Oates had become engaged to Smith when she was twenty-two, after knowing him for three weeks. “My meeting him had the aura of one of the more suspiciously idyllic romance narratives, or suspiciously convenient,” she wrote a friend at the time. More than a decade later, she still felt as if there were no two people with so “satisfactory a marriage or relationship as we have.” They never had kids. “The thought of having children, while not repulsive, simply doesn’t interest me at all,” she wrote in her journal. She handled housecleaning; Smith dealt with their finances and was in charge of the garden. He drove her to the Princeton campus in the morning and picked her up at the end of the day. “I don’t tell Ray my troubles (I advise this for a good marriage!),” she wrote to a friend. But one spring day in 1978, on a long walk, she did tell Smith “my secret—which I should term The Secret,” she wrote in her journal. “I hinted at it, he didn’t seem to exactly grasp it, or at any rate, its significance to me. A helpful but not a very profound conversation.”
Together, they established a small literary journal and press, the Ontario Review, which they worked on for more than thirty years. Smith escorted her to readings and public events, but he didn’t read her fiction. “He sometimes says ‘Should I read this, honey?,’ ” she told a Newsweek reporter, “and I usually would rather he didn’t.” In her journal, she described how Smith read a glowing review in the Times of “Son of the Morning,” and then told her, sliding his hand around her waist, “I feel I don’t even know you.” She tried to change the subject. She wanted to protect him and her friends from knowing “how very deeply I am involved in writing, in a perpetual ceaseless meditation that totally excludes them, as if they had no existence at all.”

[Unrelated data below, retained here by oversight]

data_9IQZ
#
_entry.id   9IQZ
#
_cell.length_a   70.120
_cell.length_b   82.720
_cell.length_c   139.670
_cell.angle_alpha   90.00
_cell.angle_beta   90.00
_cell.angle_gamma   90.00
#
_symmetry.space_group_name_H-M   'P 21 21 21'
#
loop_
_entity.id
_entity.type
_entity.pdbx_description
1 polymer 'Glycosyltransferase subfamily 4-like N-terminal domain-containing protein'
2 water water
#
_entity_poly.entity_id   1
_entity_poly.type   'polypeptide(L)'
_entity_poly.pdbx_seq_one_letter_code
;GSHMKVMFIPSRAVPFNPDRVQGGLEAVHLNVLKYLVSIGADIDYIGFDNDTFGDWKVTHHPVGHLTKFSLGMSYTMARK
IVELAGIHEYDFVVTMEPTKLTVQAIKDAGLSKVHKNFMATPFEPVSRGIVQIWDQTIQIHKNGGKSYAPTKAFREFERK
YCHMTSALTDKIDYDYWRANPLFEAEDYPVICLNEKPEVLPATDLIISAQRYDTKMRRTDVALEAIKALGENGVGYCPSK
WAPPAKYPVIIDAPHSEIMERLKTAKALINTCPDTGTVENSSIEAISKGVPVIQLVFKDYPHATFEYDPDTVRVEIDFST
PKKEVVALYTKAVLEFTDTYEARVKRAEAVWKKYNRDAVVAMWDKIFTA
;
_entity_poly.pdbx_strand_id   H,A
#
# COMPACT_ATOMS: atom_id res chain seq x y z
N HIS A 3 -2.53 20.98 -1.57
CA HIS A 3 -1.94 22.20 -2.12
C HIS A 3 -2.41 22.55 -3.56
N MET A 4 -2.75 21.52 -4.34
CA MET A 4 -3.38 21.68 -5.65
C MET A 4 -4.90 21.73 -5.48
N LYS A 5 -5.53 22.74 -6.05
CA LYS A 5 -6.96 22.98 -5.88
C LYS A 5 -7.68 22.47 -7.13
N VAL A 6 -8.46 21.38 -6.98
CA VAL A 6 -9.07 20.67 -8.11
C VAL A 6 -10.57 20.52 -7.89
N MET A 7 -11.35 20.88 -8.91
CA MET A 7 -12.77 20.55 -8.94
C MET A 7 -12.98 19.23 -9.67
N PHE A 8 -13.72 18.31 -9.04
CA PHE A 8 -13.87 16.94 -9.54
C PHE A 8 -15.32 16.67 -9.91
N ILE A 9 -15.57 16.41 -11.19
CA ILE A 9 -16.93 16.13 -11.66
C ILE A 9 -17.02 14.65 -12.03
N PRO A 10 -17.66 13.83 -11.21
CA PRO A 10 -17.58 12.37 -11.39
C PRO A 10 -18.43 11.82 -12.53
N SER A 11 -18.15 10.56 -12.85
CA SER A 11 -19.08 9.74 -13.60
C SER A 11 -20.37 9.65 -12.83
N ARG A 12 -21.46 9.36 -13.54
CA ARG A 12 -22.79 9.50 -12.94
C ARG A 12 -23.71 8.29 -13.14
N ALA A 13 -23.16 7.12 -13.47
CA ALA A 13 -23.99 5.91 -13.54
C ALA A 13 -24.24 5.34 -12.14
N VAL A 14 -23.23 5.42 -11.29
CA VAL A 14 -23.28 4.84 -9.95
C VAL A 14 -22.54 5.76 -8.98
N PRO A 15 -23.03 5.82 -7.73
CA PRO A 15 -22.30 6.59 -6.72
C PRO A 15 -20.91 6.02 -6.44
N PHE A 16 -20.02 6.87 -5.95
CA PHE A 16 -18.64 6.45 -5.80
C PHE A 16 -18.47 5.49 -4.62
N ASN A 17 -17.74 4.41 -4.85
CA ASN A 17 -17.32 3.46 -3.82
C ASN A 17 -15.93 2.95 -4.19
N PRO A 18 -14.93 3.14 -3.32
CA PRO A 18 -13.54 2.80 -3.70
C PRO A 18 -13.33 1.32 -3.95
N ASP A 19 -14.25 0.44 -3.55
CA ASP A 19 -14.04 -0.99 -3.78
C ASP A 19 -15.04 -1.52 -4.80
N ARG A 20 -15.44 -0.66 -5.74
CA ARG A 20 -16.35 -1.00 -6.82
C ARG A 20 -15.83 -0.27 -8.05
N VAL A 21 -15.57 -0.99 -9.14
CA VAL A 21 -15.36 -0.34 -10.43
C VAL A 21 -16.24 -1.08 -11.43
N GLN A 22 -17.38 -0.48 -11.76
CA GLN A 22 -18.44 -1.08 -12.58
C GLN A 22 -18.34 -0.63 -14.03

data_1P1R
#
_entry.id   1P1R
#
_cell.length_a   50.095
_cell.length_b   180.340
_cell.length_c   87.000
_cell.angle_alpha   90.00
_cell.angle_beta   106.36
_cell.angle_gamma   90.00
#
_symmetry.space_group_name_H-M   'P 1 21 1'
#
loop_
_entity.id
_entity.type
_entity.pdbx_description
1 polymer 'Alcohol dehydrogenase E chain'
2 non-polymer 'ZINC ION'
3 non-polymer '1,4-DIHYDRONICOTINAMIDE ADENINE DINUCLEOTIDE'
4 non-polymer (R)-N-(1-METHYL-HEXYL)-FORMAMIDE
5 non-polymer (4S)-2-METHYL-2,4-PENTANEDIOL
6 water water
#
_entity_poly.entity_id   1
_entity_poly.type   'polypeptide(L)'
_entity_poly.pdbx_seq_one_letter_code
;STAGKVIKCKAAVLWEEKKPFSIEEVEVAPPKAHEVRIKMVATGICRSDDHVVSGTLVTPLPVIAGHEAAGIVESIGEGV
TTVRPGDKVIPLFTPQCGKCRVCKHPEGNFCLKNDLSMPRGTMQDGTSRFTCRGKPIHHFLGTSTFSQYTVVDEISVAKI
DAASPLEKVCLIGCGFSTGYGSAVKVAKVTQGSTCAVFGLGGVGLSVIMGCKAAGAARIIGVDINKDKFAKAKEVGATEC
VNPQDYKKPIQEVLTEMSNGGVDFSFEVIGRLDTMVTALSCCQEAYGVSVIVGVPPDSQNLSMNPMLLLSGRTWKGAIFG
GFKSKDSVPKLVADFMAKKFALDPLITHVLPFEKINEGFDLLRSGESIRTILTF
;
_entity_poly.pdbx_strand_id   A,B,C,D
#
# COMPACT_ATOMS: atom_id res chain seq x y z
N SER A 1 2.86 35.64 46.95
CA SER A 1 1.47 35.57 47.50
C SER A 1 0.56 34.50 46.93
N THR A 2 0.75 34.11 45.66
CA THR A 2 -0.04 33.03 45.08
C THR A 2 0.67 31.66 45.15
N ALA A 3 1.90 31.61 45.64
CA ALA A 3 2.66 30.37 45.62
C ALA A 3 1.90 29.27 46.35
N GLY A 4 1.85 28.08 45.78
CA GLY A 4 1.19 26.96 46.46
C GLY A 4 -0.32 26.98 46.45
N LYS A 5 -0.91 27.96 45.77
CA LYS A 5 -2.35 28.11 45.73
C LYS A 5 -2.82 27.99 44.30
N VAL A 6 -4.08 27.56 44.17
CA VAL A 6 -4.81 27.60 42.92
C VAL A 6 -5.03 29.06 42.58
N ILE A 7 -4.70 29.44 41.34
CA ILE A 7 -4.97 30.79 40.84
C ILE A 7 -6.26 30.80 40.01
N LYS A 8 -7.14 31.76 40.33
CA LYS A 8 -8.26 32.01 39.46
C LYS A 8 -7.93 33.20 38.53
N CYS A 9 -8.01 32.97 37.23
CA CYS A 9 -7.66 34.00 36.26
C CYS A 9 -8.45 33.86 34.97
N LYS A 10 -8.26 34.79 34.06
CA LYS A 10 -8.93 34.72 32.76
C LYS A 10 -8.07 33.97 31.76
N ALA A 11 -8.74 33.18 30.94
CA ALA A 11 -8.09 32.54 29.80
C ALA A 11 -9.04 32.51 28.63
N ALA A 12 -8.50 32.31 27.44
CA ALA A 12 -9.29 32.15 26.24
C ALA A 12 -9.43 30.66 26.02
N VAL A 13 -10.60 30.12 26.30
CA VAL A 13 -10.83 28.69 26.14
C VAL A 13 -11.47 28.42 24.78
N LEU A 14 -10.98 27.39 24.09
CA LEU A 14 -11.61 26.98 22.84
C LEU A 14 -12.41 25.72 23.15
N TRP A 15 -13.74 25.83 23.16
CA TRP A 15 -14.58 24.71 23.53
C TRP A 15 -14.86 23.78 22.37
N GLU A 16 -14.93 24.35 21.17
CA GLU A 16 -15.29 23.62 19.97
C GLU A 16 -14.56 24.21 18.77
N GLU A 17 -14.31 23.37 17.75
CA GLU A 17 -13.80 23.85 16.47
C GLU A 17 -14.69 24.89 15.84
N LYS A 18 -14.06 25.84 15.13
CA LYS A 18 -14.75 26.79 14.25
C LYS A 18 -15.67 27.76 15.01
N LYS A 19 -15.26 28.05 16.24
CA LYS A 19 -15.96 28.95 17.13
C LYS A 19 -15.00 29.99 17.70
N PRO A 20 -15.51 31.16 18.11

Oates once said to an interviewer, “I have a laughably Balzacian ambition to get the whole world into a book.” At a pace of one or two books a year, she has created an astonishing range of imaginary worlds. She has explored the ramifications of political assassination, Pentecostal religious fanaticism, family strife during the Great Depression, boxing, nineteenth-century ghost stories, police brutality, racial violence, the politics of abortion. “Who could bear to write, always, in a single voice?” she wrote in her journal. “Who can tolerate that most tiresome of bourgeois values, consistency?”